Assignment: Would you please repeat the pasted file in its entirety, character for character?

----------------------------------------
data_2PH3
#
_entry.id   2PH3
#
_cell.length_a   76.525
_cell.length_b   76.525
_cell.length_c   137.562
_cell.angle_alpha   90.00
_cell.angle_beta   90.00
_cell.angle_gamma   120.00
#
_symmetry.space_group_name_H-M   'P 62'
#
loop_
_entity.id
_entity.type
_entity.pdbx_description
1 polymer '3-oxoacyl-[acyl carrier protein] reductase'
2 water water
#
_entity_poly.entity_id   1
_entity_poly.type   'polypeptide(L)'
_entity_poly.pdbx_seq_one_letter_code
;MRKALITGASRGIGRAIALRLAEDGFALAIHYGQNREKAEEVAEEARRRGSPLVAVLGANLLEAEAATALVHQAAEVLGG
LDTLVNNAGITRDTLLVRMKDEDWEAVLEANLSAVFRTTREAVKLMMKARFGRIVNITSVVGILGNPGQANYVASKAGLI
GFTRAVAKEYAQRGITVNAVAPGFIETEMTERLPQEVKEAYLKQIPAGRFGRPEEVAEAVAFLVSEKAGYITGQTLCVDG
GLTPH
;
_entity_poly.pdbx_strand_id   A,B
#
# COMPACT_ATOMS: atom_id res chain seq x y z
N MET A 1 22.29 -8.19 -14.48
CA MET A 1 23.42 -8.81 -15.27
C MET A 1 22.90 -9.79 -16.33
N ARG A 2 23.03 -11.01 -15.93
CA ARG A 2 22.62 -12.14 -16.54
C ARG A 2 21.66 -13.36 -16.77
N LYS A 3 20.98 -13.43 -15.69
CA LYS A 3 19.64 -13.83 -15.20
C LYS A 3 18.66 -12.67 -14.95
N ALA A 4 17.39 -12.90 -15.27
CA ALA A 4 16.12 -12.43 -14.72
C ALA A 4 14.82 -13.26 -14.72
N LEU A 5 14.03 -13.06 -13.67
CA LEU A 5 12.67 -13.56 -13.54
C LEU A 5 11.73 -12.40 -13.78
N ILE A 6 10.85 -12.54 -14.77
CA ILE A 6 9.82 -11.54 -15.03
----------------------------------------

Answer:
data_2PH3
#
_entry.id   2PH3
#
_cell.length_a   76.525
_cell.length_b   76.525
_cell.length_c   137.562
_cell.angle_alpha   90.00
_cell.angle_beta   90.00
_cell.angle_gamma   120.00
#
_symmetry.space_group_name_H-M   'P 62'
#
loop_
_entity.id
_entity.type
_entity.pdbx_description
1 polymer '3-oxoacyl-[acyl carrier protein] reductase'
2 water water
#
_entity_poly.entity_id   1
_entity_poly.type   'polypeptide(L)'
_entity_poly.pdbx_seq_one_letter_code
;MRKALITGASRGIGRAIALRLAEDGFALAIHYGQNREKAEEVAEEARRRGSPLVAVLGANLLEAEAATALVHQAAEVLGG
LDTLVNNAGITRDTLLVRMKDEDWEAVLEANLSAVFRTTREAVKLMMKARFGRIVNITSVVGILGNPGQANYVASKAGLI
GFTRAVAKEYAQRGITVNAVAPGFIETEMTERLPQEVKEAYLKQIPAGRFGRPEEVAEAVAFLVSEKAGYITGQTLCVDG
GLTPH
;
_entity_poly.pdbx_strand_id   A,B
#
# COMPACT_ATOMS: atom_id res chain seq x y z
N MET A 1 22.29 -8.19 -14.48
CA MET A 1 23.42 -8.81 -15.27
C MET A 1 22.90 -9.79 -16.33
N ARG A 2 23.03 -11.01 -15.93
CA ARG A 2 22.62 -12.14 -16.54
C ARG A 2 21.66 -13.36 -16.77
N LYS A 3 20.98 -13.43 -15.69
CA LYS A 3 19.64 -13.83 -15.20
C LYS A 3 18.66 -12.67 -14.95
N ALA A 4 17.39 -12.90 -15.27
CA ALA A 4 16.12 -12.43 -14.72
C ALA A 4 14.82 -13.26 -14.72
N LEU A 5 14.03 -13.06 -13.67
CA LEU A 5 12.67 -13.56 -13.54
C LEU A 5 11.73 -12.40 -13.78
N ILE A 6 10.85 -12.54 -14.77
CA ILE A 6 9.82 -11.54 -15.03